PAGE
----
In the context of the most cultivated agroenergy biomass in the world, sugarcane is one of the most ecological and sustainable, fundamental for the economy, reduction of carbon dioxide emissions, quality of life in urban centers and global improvement of the environment. It is not known for sure its origin, many believe that sugarcane was first cultivated in New Guinea, where it was considered a wild and ornamental plant.
Sugarcane consists of the stalk – formed by several culms, which are divided between each other and made up of fibers (cellulose, hemicelluloses and lignin) and sugar (sucrose, fructose and glucose) and leaves – composed of green leaves and dried leaves, also called straw. Regarding the sugarcane mass composition, the three main components (straw, bagasse and juice) are practically in the same proportions and together represent 43% of the plant mass content, the remaining 57% are represented by water. In energy terms, the same proportionality is verified among the sugarcane constituents, giving about 7,400 MJ of energy content.
Straw and bagasse are mostly used for a number of agronomic benefits for example: weed control, moisture retention, animal feed and improving soil physical, chemical and biological properties. However, due to the significant amount that is generated, its composition and, consequently, the chemical and energetic potential of the vegetable fiber, it is possible to use part of these materials in a more noble use, both chemically and energetically, without any damage to agronomic benefits through processes involving the different biorefinery platforms – chemical route, biochemical route and thermochemical route.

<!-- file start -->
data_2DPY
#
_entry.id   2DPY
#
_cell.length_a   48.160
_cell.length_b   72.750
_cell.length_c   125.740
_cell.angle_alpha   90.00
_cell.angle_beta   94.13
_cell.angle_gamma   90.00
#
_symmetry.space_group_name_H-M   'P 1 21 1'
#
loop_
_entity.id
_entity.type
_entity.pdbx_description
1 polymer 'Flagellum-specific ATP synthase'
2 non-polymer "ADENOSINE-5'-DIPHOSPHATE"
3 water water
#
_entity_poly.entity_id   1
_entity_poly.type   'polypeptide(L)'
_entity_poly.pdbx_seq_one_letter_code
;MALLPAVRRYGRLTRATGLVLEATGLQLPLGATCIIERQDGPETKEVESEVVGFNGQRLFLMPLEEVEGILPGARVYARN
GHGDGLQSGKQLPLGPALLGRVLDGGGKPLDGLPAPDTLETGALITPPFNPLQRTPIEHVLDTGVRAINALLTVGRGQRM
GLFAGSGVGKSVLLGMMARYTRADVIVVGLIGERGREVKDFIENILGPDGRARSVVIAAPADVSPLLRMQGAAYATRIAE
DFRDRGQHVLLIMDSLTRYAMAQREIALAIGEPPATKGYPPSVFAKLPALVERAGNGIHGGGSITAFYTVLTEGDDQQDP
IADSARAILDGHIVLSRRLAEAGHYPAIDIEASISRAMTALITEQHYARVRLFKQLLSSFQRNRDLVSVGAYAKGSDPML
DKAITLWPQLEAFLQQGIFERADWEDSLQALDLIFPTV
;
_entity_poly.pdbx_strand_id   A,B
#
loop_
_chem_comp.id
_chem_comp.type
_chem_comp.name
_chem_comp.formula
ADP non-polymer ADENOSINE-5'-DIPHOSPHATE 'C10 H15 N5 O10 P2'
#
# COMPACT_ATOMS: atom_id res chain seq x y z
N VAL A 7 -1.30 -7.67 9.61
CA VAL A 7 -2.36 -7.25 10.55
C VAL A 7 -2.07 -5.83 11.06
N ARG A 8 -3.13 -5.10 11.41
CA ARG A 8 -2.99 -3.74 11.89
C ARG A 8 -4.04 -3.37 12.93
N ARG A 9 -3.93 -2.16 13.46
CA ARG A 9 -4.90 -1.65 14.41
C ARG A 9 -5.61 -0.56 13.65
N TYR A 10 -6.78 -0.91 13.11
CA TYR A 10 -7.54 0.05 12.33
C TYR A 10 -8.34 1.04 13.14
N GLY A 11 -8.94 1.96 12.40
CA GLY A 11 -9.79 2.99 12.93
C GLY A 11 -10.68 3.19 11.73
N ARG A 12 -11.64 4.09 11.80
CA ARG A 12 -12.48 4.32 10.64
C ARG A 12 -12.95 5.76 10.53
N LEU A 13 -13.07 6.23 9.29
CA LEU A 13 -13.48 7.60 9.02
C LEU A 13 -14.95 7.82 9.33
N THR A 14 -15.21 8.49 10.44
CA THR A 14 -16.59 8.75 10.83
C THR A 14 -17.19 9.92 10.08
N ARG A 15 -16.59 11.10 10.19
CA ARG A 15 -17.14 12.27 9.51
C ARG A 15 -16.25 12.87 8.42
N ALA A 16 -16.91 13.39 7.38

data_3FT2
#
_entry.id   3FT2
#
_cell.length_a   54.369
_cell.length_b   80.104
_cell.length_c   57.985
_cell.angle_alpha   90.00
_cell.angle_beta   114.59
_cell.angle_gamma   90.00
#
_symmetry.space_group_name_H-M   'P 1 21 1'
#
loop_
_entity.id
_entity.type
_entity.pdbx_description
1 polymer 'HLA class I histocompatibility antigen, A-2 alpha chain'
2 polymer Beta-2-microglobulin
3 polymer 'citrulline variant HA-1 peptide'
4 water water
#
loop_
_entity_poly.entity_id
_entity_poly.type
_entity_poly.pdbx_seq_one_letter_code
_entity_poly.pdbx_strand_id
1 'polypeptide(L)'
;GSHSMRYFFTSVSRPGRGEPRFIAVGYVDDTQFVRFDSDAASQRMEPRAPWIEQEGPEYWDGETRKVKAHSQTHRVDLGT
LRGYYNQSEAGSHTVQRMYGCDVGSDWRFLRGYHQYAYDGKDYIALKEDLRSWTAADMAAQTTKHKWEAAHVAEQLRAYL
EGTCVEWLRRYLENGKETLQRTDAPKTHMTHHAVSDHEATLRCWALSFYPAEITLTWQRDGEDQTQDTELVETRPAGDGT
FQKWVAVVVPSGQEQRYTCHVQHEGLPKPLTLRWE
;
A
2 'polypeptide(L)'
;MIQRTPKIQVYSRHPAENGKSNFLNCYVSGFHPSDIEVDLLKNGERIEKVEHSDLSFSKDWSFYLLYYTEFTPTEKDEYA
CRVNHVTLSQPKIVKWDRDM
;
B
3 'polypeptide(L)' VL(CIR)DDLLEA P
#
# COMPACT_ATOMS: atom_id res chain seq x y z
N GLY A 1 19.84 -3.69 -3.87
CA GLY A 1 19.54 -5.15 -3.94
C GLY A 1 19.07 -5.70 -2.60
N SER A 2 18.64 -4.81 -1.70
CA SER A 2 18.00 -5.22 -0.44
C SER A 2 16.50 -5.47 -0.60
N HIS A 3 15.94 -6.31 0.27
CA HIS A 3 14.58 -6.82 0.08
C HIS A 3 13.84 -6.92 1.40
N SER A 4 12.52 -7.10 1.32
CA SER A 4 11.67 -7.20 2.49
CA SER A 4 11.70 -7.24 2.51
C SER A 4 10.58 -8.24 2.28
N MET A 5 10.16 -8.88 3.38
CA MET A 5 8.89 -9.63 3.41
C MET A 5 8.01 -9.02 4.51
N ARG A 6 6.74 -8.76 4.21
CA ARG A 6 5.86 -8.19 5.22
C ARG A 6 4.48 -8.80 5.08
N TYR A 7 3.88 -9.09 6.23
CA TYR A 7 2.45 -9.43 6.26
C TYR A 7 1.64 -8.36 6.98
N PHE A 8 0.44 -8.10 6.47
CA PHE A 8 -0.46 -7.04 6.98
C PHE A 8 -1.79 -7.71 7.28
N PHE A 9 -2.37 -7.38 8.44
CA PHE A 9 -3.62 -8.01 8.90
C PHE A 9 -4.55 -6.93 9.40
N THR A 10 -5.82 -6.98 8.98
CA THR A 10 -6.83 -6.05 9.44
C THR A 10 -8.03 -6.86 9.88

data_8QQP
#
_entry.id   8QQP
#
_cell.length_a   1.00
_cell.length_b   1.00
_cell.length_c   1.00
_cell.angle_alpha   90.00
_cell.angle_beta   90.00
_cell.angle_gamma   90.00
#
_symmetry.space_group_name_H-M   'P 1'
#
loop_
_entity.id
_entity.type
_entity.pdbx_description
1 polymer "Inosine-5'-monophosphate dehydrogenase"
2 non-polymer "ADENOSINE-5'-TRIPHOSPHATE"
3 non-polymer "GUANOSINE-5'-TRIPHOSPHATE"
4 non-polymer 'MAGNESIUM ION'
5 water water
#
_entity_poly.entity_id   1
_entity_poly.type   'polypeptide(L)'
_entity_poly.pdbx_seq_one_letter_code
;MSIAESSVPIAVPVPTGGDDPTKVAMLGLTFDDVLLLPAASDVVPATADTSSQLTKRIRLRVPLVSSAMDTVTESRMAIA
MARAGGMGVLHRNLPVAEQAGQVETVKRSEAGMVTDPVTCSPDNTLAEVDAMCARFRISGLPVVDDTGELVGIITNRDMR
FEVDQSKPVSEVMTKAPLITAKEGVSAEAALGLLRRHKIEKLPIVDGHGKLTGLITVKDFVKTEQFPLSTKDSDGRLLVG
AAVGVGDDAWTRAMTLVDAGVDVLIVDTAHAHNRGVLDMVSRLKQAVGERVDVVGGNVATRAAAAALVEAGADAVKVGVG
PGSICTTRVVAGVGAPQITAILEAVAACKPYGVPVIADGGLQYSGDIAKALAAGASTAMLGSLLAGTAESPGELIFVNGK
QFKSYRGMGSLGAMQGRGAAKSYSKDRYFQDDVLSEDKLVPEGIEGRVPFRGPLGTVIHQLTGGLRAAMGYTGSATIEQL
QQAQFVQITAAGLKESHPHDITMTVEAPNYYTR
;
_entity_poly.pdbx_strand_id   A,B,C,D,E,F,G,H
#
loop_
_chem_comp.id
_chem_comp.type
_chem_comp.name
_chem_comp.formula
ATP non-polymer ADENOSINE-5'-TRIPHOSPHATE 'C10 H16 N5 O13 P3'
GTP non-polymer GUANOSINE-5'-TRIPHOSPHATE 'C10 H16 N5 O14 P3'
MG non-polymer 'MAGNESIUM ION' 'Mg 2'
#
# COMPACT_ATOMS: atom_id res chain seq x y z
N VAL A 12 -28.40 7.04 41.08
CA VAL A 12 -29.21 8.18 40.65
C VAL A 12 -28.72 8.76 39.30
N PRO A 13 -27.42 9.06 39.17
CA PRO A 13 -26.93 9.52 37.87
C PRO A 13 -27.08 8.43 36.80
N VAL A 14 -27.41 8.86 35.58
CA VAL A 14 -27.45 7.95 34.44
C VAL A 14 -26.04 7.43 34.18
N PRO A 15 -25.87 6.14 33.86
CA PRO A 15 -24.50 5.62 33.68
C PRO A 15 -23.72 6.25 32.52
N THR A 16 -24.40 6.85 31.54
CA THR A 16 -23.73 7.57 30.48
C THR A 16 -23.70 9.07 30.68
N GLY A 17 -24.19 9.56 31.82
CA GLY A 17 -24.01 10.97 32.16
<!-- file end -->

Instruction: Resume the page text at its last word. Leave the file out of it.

Thinking about this optimistic scenario, which involves the integral and sustainable use of sugarcane through the different biorefinery platforms, I happily announce the launch of my new book “Sugarcane Biorefinery, Technology and Perspectives”, ISSN 9780128142363, published by the prestigious Elsevier Publisher. The book provides the reader with a current overview of the global scenario of sugarcane biorefinery. It explores existing biorefinery platforms that can be used to convert sugarcane biomass into new value-added products. It also addresses one of today’s most controversial issues involving “energy cane” as well as the “sugar cane versus food versus environment” dilemma, adding even more value in a culture that is already a symbol of case study all around the world. Divided into 13 chapters, prepared by some of the leading authorities on each of the topics addressed, the work is an important contribution to the dissemination of knowledge and the consolidation of sugarcane biorefinery in the world. This book is essential for researchers, undergraduate and graduate students, professionals in the sugar and energy industry, as well as people interested in the field of sugarcane biorefinery. The future of biorefinery has begun!
For more information: https://bit.ly/38rBlgr
Prof. Dr. Fernando Santos